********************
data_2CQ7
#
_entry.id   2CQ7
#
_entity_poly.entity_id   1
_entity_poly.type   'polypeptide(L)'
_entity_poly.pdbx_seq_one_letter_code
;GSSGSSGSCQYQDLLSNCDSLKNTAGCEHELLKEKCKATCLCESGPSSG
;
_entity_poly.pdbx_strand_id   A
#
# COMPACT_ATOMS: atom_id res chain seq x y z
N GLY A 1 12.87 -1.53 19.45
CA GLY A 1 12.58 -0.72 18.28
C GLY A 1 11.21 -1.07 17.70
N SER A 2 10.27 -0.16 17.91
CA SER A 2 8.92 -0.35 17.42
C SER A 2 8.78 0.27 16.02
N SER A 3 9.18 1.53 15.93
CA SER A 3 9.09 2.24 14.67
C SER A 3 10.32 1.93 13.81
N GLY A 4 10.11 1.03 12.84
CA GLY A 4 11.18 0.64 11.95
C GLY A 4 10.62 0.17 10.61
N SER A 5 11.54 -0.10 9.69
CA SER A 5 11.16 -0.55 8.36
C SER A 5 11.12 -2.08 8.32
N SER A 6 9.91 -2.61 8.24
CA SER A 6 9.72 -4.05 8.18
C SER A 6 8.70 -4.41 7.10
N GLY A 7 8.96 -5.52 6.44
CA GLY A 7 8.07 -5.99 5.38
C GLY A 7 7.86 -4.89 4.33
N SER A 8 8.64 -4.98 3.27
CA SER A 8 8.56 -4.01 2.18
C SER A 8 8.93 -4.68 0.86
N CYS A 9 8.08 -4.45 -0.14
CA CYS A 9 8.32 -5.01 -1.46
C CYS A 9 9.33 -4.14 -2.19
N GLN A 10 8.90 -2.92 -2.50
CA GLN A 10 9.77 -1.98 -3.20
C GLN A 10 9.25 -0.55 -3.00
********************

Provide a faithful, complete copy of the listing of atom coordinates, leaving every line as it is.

data_2CQ7
#
_entry.id   2CQ7
#
_entity_poly.entity_id   1
_entity_poly.type   'polypeptide(L)'
_entity_poly.pdbx_seq_one_letter_code
;GSSGSSGSCQYQDLLSNCDSLKNTAGCEHELLKEKCKATCLCESGPSSG
;
_entity_poly.pdbx_strand_id   A
#
# COMPACT_ATOMS: atom_id res chain seq x y z
N GLY A 1 12.87 -1.53 19.45
CA GLY A 1 12.58 -0.72 18.28
C GLY A 1 11.21 -1.07 17.70
N SER A 2 10.27 -0.16 17.91
CA SER A 2 8.92 -0.35 17.42
C SER A 2 8.78 0.27 16.02
N SER A 3 9.18 1.53 15.93
CA SER A 3 9.09 2.24 14.67
C SER A 3 10.32 1.93 13.81
N GLY A 4 10.11 1.03 12.84
CA GLY A 4 11.18 0.64 11.95
C GLY A 4 10.62 0.17 10.61
N SER A 5 11.54 -0.10 9.69
CA SER A 5 11.16 -0.55 8.36
C SER A 5 11.12 -2.08 8.32
N SER A 6 9.91 -2.61 8.24
CA SER A 6 9.72 -4.05 8.18
C SER A 6 8.70 -4.41 7.10
N GLY A 7 8.96 -5.52 6.44
CA GLY A 7 8.07 -5.99 5.38
C GLY A 7 7.86 -4.89 4.33
N SER A 8 8.64 -4.98 3.27
CA SER A 8 8.56 -4.01 2.18
C SER A 8 8.93 -4.68 0.86
N CYS A 9 8.08 -4.45 -0.14
CA CYS A 9 8.32 -5.01 -1.46
C CYS A 9 9.33 -4.14 -2.19
N GLN A 10 8.90 -2.92 -2.50
CA GLN A 10 9.77 -1.98 -3.20
C GLN A 10 9.25 -0.55 -3.00